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Like, Tweet, Plant trees

How smart entrepreneurs are using the power of social media platforms to spread the environment message.

india Updated: Aug 12, 2011 12:28 IST
Shreya Sethuraman

Our survey says youngsters are tweeting too much and doing too little on the ground. In that smallish segment that has made a difference on the ground is Environment Online (ENO), a global ‘virtual’ school network based out of Finland. It studies environmental themes through the school year and arranges campaigns across the world simultaneously to increase awareness. Over 10,000 schools from 150 countries are now part of this network since its inception in 2000.

“We are currently coordinating a program called ‘100 Million Trees by 2017’ in association with United Nations Environment Programme where school children plant trees themselves. In the last seven years, we have planted over five million trees,” says Rajiv Shrivastava, country coordinator of ENO. Students are educated about sustainable development and the need to preserve the environment by ENO.

Grow-Trees.com (GT), a website which gives ordinary people the ability to plant trees, is another example. “A lot of people are passionate about trees and the environment, but don’t have the time or resources to go and physically plant a tree. GT wanted to be a web platform where people could plant trees with a few clicks,” says Karan Shah, co-founder, GT.

Corporates are warming up to these ventures as well. “Today about 30 companies, including HSBC and Globus have planted trees through us to celebrate employee birthdays, honour achievements or celebrate client acquisitions,” says Shah.

Blog for a cause
Some individuals have taken their passion and concern for the environment online by writing blogs. Rahul Muralidharan (23), a marine biologist from Chennai, writes extensively on the marine ecosystem and ocean life on his blog Okeanos. Last year he even won a top blogger award for his work on marine ecology. “Very few people are aware about marine biology and the problems that have arisen due to global warming. I just wished to share my experiences with others.”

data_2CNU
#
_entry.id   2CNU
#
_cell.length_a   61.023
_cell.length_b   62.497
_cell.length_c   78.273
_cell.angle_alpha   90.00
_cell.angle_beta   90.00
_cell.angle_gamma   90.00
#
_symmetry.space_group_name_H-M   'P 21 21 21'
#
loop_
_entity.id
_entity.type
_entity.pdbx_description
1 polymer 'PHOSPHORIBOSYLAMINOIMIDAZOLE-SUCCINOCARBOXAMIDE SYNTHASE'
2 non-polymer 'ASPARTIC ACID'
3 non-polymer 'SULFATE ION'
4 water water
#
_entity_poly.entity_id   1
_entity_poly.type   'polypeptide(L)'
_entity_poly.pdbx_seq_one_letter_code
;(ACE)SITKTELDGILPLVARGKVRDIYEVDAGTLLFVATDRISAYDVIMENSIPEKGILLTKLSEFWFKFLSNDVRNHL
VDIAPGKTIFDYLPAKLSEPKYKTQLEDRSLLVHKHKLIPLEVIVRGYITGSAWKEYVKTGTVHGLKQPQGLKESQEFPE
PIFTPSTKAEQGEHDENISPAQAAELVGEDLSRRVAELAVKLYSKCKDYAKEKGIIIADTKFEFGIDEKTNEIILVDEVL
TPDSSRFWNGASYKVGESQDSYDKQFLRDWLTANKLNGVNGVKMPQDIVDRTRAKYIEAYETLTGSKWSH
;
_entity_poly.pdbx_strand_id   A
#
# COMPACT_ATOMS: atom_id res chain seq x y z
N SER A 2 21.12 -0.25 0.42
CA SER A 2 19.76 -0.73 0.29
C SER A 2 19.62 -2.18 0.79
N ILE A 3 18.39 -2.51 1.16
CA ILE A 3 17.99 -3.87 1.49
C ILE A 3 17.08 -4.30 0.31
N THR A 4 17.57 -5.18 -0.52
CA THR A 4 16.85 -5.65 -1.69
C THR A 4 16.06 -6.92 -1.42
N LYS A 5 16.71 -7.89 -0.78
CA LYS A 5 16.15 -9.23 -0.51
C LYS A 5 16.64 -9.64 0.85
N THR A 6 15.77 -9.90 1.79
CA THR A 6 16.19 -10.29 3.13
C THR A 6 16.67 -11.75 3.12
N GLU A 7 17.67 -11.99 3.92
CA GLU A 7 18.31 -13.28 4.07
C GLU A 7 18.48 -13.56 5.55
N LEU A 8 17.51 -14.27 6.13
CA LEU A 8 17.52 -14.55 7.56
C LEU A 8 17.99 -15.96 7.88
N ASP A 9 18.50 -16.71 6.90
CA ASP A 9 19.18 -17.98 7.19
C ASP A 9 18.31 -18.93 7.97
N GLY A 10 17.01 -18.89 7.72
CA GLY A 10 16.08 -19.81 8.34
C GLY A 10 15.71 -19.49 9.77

Delhi-based Caroline Howe (25), co-founder of ‘India Climate Solutions’, has also been an avid environmental blogger since 2006. “I’ve been working on environmental issues for the past 10 years and feel blogging on topics ranging from promoting cycles use to building smoke-free villages is the best way to get the message across,” she says.

The online sphere has helped these causes — by reaching out to more people. However, its impact is limited. Swechha is an environment NGO that runs a workshop called Green the Gap, which converts waste material such as old tyres, tetra-packs etc into new products and also uses Facebook and Youtube to further its cause and message. However, the executive director, Vimlendu Jha points out, “The online space has become more popular in the last two-three years. It gives power. But it acts only as a trigger, it does not deliver. We don’t rely on the online medium, entirely. For any concrete results, one needs to be out there.”

Online Initiatives
No impact project:
Empowers citizens to make choices and lowers their environmental impact through lifestyle change, community action.

What’s with the climate: Attempts to provide an open forum for the discussion of climate change.

Energy action coalition: A youth-led environmental and social justice group, working to enhance the clean energy and climate movement.